I’m fascinated by walled kitchen gardens and there are many in Ireland. Some have been restored and some aren’t so lucky: their history of people and plants either celebrated or else fading into oblivion.
I stumbled across this property last week. It looks like the original mansion from the 17th century was demolished and replaced with a smaller house, now also a ruin. It must have been a fine home centuries ago as there are two entrances.
The walled garden is made up of two interconnecting sections and vegetables and fruit for the big house would have been grown here. It now appears to be used by a farmer for grazing livestock as the grass is short.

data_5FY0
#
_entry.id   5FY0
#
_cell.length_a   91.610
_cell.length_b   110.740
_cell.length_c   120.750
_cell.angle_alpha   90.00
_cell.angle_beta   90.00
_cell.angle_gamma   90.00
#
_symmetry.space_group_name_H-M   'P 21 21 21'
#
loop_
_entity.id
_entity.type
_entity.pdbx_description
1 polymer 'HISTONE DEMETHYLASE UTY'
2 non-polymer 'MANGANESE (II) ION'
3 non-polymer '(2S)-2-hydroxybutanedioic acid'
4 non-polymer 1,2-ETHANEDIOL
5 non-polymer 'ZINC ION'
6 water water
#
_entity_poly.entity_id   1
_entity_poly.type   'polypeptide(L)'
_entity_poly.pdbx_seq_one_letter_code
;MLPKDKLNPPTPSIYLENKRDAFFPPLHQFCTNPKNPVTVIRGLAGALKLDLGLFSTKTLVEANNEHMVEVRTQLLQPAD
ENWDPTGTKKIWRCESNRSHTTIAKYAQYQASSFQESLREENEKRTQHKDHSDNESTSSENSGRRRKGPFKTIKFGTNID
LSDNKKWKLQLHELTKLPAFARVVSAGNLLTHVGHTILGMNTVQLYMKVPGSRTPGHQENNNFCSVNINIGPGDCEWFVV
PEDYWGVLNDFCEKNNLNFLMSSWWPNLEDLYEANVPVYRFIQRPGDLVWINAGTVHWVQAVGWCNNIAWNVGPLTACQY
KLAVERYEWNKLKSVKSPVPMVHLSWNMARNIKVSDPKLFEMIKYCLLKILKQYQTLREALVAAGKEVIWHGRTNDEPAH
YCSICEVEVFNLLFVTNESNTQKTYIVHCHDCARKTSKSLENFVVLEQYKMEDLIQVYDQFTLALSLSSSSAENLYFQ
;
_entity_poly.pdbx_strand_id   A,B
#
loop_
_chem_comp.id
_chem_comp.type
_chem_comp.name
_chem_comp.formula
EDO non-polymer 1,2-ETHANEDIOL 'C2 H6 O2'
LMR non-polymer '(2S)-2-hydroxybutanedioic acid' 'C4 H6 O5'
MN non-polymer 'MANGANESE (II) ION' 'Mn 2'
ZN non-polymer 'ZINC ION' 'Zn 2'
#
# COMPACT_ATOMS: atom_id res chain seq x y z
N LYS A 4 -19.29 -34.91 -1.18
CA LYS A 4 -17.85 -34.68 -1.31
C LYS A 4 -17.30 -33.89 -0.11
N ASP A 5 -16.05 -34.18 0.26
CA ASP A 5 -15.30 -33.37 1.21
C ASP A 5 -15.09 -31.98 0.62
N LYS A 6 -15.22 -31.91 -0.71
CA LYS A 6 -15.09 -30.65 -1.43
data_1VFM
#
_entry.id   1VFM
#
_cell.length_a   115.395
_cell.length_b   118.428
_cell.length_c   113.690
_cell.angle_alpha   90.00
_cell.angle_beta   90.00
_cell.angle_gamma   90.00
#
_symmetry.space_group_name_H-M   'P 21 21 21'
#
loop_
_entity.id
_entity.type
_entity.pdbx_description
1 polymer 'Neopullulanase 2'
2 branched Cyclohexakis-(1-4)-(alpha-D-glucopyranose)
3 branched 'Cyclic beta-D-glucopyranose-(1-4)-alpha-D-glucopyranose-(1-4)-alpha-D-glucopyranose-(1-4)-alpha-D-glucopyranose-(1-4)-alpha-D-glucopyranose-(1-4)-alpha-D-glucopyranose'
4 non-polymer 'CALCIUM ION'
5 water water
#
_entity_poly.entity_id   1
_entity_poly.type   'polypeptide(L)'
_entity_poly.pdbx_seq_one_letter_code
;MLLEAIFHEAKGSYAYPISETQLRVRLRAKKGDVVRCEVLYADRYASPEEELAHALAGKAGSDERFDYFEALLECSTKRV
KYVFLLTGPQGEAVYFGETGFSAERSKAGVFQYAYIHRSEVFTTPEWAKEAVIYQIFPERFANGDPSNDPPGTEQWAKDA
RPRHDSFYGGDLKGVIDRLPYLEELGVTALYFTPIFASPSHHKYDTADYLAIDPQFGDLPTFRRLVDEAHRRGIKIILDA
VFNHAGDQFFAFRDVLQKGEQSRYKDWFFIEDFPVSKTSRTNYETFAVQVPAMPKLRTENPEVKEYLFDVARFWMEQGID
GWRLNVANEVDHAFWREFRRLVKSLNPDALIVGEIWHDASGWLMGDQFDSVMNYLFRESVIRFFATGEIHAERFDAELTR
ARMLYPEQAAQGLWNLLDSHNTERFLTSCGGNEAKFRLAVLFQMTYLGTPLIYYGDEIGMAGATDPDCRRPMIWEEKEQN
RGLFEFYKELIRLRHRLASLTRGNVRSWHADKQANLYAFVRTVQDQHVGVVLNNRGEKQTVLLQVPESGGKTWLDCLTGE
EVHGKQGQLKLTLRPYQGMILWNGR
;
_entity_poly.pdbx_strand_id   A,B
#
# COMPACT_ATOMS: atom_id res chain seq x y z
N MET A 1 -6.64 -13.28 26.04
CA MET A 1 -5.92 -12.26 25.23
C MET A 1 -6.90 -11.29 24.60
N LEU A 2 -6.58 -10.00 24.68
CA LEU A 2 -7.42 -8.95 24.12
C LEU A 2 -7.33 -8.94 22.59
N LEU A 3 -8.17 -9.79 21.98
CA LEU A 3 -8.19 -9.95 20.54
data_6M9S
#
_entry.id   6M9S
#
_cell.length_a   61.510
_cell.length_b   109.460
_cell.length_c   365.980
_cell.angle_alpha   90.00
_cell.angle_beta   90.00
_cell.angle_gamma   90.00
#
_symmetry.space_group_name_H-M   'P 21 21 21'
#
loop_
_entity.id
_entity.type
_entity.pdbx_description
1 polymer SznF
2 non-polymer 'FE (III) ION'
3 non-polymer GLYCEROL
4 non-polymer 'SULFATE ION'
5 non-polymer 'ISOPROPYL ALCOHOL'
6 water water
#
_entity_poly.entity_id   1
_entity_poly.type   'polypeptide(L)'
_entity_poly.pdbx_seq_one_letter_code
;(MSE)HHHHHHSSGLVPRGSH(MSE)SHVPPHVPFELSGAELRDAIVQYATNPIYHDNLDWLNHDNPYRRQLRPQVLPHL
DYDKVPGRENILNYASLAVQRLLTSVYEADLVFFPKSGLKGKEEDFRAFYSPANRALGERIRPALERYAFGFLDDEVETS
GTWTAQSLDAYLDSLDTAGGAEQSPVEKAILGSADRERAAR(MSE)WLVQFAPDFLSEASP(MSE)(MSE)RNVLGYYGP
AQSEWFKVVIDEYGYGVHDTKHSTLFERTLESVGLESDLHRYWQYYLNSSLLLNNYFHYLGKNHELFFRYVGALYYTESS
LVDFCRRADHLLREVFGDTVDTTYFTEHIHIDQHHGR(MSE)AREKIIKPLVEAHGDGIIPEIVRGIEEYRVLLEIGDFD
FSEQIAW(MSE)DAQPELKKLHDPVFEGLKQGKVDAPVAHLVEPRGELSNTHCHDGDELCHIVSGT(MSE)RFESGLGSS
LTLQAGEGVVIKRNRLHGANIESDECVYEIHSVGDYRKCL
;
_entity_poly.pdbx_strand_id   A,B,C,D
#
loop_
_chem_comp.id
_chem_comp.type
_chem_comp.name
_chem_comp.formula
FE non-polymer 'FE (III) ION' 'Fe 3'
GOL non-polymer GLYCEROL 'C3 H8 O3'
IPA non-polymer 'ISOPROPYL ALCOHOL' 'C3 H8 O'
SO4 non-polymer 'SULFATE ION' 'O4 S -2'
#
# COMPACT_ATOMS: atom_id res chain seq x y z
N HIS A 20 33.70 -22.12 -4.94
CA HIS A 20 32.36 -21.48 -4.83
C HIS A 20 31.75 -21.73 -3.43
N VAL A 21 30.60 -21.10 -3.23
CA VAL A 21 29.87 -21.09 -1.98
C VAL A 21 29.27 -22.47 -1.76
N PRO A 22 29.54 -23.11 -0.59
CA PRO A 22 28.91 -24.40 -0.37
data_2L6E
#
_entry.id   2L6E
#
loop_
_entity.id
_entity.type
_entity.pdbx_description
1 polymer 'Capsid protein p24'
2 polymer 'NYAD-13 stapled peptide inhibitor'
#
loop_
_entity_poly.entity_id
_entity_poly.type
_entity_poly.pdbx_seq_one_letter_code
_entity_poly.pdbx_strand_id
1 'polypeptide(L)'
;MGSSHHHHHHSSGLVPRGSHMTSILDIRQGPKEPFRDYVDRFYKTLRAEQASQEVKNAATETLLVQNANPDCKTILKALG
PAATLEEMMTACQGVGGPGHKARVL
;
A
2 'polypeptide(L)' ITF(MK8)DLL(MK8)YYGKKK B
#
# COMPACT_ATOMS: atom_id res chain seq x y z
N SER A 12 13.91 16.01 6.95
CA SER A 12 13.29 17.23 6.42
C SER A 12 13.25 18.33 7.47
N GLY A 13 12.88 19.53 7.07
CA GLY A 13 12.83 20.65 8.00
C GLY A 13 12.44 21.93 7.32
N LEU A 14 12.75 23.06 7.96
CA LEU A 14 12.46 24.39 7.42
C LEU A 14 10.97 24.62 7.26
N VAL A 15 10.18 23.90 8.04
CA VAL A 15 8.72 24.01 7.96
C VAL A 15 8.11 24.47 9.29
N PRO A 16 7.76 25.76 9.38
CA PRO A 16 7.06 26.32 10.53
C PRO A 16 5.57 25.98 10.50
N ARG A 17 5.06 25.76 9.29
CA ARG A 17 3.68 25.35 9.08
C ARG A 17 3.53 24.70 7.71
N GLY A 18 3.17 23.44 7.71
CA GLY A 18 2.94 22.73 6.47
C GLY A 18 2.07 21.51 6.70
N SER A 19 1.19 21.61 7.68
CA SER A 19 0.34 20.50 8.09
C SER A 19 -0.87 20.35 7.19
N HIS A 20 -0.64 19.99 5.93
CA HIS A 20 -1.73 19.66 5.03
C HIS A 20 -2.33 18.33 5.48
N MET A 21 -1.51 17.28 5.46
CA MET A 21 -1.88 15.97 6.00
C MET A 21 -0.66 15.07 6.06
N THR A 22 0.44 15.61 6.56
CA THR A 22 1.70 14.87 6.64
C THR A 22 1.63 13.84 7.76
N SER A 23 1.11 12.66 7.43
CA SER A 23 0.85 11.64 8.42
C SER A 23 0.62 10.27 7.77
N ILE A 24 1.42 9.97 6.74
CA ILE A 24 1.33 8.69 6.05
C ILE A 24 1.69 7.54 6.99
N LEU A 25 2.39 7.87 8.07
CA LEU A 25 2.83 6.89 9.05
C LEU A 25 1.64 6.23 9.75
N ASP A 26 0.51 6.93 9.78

It obviously takes money and time to restore and maintain an old walled garden and some owners can't afford this. Some owners don't need to. An enclosed space is useful for farmers for keeping animals that are adept at escaping from more normally fenced fields, such as sheep, calves and small ponies. The high walls provide shelter from cold, winter winds.
At least the red brick walls still stand and the property gives us, with its noble gateways, a shadowy glimpse of the lives once lived here.